But I also feel like the college will go ahead and conduct that semester even for like, even if it's for a small number of students because, um, they sent us an email just yesterday talking about how, just from the past two weeks they have had about $20 million of losses. And if they are able to resume university, like operations for the fall semester, they said despite that, they expect another between 50 and 100 million dollars of losses over the next financial year. And so I feel like the university will try its best to hold the semester in person. Because or online if they have to, because I feel like if they basically said that, even if they do hold it like online, then they will be facing [losses] like, you know, it's a pretty, pretty large amount. And so, I feel like the university is still going to go ahead, but I feel like lots of students will probably just take the semester off.

Venkat  19:50  

I just wanted to kind of wrap up with asking you how you are doing. I mean, obviously, you're back with your family, and so in some sense you're not alone. So I'm assuming that that obviously makes it a little more palatable than otherwise. I'm assuming. So, how are you doing? How are you doing emotionally, psychologically?

Abhinav  20:16  [About being back home]

Yeah, I'm certainly so I think it's, it's great that I'm back back with my family. Um, I mean, I have lots of awesome friends in the US or super kind and, you know, they, they offer to, you know, let me come and stay at their house for as long as I needed to. Um, but I do think that it's great that I'm back with my family because we don't know for how long this thing is going to go on for.

And I think I think overall, I think I'm doing I'm doing pretty well. I will say that in general. Yes. I'm disappointed that this everything that's happening is happening, but I'm also thankful that I am, um, you know, privileged enough to not be severely affected by this in any way, and to you know, kind of continue to go on with my life, you know, without having to make you know, too many sacrifices or too many changes. And so I will say all in all I am I am doing pretty well obviously extremely disappointed but, you know, given everything that's going on, I feel like I shouldn't be complaining and that I should, you know, I'm, I'm pretty happy about how, how things have turned out given given everything that's happening.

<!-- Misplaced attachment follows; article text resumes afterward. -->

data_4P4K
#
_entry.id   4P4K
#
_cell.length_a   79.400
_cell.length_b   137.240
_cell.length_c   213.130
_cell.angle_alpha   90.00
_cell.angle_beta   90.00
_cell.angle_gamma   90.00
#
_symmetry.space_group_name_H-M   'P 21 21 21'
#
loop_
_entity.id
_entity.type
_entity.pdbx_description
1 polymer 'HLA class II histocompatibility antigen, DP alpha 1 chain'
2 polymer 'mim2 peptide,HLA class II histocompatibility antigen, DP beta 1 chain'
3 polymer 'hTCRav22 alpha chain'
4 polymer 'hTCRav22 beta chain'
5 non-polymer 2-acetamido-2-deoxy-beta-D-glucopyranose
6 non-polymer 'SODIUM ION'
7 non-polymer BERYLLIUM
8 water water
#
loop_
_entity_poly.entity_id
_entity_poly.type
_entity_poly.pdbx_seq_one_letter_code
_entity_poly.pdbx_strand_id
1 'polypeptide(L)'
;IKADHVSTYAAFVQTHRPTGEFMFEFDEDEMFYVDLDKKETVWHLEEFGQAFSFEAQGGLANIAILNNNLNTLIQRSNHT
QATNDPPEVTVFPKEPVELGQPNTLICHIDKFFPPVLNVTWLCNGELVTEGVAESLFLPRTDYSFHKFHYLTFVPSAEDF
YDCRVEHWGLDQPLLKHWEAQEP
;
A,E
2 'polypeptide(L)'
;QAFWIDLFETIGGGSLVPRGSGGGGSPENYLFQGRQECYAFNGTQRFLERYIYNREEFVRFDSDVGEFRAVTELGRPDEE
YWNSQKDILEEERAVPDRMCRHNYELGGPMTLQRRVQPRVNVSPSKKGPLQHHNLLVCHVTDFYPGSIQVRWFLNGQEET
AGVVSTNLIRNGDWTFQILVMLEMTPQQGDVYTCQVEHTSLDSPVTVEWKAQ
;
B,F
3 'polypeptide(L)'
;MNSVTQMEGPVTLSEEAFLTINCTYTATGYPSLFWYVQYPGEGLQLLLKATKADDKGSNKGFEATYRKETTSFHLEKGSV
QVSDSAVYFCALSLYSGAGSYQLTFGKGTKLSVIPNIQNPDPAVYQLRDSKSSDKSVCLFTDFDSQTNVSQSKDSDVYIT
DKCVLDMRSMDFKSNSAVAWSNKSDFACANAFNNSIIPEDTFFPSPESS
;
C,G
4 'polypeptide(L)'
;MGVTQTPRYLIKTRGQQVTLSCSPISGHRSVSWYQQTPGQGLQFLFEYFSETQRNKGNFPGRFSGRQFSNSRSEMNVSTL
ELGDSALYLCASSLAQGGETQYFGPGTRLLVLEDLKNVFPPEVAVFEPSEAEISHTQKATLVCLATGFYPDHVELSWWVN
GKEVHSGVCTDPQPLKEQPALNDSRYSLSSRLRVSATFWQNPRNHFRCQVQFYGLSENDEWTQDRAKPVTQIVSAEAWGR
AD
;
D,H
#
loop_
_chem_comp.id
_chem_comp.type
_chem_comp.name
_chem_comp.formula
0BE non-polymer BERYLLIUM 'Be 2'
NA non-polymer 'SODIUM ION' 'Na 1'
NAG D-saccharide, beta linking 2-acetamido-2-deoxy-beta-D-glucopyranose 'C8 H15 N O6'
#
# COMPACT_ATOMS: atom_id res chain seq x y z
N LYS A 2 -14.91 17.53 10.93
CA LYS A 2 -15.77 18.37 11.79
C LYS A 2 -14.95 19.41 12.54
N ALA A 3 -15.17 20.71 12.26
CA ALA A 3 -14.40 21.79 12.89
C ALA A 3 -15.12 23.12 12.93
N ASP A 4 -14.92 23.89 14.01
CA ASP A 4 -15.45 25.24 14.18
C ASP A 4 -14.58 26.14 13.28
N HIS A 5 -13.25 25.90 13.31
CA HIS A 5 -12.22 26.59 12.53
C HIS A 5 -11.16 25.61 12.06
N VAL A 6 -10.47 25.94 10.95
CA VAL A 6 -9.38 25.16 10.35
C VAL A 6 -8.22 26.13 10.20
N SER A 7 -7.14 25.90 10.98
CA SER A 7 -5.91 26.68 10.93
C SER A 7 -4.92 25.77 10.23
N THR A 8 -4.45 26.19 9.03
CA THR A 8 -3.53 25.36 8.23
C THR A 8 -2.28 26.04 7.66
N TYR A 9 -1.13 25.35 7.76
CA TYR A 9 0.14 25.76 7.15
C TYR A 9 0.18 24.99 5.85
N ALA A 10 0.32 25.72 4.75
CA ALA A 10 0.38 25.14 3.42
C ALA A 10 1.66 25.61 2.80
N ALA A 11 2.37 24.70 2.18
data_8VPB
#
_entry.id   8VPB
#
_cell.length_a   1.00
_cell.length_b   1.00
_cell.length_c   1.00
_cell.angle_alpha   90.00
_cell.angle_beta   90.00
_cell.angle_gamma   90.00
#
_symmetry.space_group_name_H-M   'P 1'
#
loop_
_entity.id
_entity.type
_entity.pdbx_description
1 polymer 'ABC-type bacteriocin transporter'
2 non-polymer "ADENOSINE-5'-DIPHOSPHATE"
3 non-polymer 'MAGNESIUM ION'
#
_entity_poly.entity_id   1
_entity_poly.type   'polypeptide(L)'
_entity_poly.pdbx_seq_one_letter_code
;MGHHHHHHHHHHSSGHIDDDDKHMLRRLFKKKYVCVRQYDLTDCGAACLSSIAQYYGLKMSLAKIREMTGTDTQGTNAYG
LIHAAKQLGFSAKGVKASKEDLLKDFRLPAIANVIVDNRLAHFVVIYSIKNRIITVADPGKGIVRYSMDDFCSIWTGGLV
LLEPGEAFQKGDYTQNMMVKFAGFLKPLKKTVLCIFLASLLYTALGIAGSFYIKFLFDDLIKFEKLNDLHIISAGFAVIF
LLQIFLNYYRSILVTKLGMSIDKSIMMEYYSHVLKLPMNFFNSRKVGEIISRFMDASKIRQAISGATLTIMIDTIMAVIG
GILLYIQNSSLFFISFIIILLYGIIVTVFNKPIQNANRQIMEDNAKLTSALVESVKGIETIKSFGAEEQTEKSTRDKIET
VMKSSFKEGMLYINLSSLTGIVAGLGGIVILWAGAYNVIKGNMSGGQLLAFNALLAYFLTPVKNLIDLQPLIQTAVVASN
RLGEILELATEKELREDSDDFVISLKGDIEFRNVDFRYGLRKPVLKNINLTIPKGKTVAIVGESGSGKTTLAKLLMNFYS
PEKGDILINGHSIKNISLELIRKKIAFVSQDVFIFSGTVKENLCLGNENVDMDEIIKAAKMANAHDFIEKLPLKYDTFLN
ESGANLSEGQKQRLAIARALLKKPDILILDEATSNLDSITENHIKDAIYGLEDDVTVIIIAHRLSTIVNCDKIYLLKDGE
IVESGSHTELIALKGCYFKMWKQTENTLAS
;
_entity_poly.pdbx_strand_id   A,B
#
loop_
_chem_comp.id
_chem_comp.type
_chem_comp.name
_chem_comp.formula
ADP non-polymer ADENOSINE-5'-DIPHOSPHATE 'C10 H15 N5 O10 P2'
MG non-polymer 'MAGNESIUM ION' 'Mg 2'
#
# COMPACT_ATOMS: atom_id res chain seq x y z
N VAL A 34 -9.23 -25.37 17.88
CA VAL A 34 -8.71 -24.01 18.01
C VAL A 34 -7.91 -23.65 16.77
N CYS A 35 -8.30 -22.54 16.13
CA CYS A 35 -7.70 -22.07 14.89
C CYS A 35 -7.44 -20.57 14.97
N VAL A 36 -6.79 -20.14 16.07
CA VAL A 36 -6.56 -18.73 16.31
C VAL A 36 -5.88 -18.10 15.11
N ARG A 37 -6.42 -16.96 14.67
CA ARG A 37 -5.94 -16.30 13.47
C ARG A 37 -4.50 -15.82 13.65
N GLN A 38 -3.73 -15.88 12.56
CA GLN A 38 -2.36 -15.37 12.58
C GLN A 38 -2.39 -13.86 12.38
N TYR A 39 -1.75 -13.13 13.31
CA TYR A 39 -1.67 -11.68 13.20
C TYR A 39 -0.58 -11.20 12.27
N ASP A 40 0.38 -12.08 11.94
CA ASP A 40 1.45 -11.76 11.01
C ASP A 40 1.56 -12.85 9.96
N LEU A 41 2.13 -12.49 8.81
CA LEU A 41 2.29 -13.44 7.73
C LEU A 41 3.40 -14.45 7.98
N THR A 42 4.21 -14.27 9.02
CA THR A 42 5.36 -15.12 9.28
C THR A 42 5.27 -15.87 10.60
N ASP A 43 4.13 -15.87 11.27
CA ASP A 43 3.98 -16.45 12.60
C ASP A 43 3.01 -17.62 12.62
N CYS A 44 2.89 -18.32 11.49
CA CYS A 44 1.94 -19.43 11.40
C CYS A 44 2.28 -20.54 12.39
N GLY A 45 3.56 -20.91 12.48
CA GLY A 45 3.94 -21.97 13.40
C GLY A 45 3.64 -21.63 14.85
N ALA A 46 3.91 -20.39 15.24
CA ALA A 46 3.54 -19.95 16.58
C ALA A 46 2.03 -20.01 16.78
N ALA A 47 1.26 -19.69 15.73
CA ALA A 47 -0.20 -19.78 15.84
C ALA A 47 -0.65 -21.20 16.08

Venkat  21:33  

And staying at home for you know, over a month or month and a half? That has not been a big issue for you that has been alleviated by being with your family and parents and all…?

Abhinav  21:45  

It's, I will say that it's it's been initially used as kind of a challenge because, you know, I had gotten used to, you know, just living on my own, you know, my own rules I could, like, you know, in college, you can pretty much do whatever you want. So, you know, just like things like, um, you know, just just, you know, not not I, in college, most of us never necessarily eat meals at, like, you know, designated times, many of the dining halls are open super late. And, you know, sometimes, you know, you just wake up really late and you know, you're just, it's, it's you kind of just live life, life, you know, you're on your own terms.

And so you're coming back home and kind of having to get used to, you know, living by just like, you know, you know, just just the normal rules, like, you know, you have to, you know, set this time lunch at this time dinner at this time, you know, sometimes you have to help around the house, things like that.

So that's, that's kind of been been a bit a bit of a change that I've had to get that I've had to get used to but, um, and also back home here I have a younger brother and he’s, I guess he's also super bored right now and his, his, the one thing he loves to do is, you know, come in interfere with my work and just like you know, and just, just, like you know, try his best to piss me off. And so it's, it's, you know, there, there's things you know, being back home, but, um, yeah, so those, those were things that I kind of had to get kind of get used to, I think initially like the first two weeks at least, that was kind of a bit of a bit of a shock, like, you know, just just coming back to this whole thing of like, you know, having to actually live, live by certain rules. But, But I think now it's I've had I've had time to, you know, get, get used to it.

Venkat  23:33  

Well, no, this is great, this is great! I wish you well.

Venkat  23:40  

Stay safe and enjoy what you can, you know, find the best in this situation. And again, thanks for taking the time. Yeah, this has been very, very insightful and thanks for being so elaborate in their descriptions. So I will work this out, and put up the podcasts and let you know in the next day or so, yeah, but thanks again and take care.

Abhinav 24:10

You too.

Venkat  24:11  

Okay, thank you so much. Bye